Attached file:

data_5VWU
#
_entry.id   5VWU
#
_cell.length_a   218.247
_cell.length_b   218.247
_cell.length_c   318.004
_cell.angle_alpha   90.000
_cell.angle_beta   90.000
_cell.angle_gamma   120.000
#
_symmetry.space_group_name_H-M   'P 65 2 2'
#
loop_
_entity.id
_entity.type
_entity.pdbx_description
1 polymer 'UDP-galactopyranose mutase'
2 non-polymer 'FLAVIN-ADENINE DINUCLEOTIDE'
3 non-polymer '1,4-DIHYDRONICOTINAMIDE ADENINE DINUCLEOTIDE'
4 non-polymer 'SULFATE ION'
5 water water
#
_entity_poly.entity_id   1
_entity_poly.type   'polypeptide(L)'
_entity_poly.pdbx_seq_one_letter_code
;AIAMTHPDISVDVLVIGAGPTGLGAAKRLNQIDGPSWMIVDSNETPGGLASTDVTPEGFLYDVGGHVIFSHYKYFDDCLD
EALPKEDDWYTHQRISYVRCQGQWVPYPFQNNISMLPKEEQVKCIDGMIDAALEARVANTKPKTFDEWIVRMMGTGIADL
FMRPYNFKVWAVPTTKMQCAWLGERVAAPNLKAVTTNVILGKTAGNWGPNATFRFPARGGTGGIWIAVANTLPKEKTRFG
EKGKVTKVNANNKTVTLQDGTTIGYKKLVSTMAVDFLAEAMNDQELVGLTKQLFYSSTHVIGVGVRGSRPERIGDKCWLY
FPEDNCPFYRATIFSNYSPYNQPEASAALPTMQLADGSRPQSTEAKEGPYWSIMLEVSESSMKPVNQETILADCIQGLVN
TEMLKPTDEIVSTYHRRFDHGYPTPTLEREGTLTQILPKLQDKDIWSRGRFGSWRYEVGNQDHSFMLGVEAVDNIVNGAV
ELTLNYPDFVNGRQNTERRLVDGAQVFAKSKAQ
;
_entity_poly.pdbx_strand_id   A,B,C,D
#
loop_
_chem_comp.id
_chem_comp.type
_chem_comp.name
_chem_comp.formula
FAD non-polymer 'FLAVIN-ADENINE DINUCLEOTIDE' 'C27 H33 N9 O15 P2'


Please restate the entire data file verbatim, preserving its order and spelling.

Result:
data_5VWU
#
_entry.id   5VWU
#
_cell.length_a   218.247
_cell.length_b   218.247
_cell.length_c   318.004
_cell.angle_alpha   90.000
_cell.angle_beta   90.000
_cell.angle_gamma   120.000
#
_symmetry.space_group_name_H-M   'P 65 2 2'
#
loop_
_entity.id
_entity.type
_entity.pdbx_description
1 polymer 'UDP-galactopyranose mutase'
2 non-polymer 'FLAVIN-ADENINE DINUCLEOTIDE'
3 non-polymer '1,4-DIHYDRONICOTINAMIDE ADENINE DINUCLEOTIDE'
4 non-polymer 'SULFATE ION'
5 water water
#
_entity_poly.entity_id   1
_entity_poly.type   'polypeptide(L)'
_entity_poly.pdbx_seq_one_letter_code
;AIAMTHPDISVDVLVIGAGPTGLGAAKRLNQIDGPSWMIVDSNETPGGLASTDVTPEGFLYDVGGHVIFSHYKYFDDCLD
EALPKEDDWYTHQRISYVRCQGQWVPYPFQNNISMLPKEEQVKCIDGMIDAALEARVANTKPKTFDEWIVRMMGTGIADL
FMRPYNFKVWAVPTTKMQCAWLGERVAAPNLKAVTTNVILGKTAGNWGPNATFRFPARGGTGGIWIAVANTLPKEKTRFG
EKGKVTKVNANNKTVTLQDGTTIGYKKLVSTMAVDFLAEAMNDQELVGLTKQLFYSSTHVIGVGVRGSRPERIGDKCWLY
FPEDNCPFYRATIFSNYSPYNQPEASAALPTMQLADGSRPQSTEAKEGPYWSIMLEVSESSMKPVNQETILADCIQGLVN
TEMLKPTDEIVSTYHRRFDHGYPTPTLEREGTLTQILPKLQDKDIWSRGRFGSWRYEVGNQDHSFMLGVEAVDNIVNGAV
ELTLNYPDFVNGRQNTERRLVDGAQVFAKSKAQ
;
_entity_poly.pdbx_strand_id   A,B,C,D
#
loop_
_chem_comp.id
_chem_comp.type
_chem_comp.name
_chem_comp.formula
FAD non-polymer 'FLAVIN-ADENINE DINUCLEOTIDE' 'C27 H33 N9 O15 P2'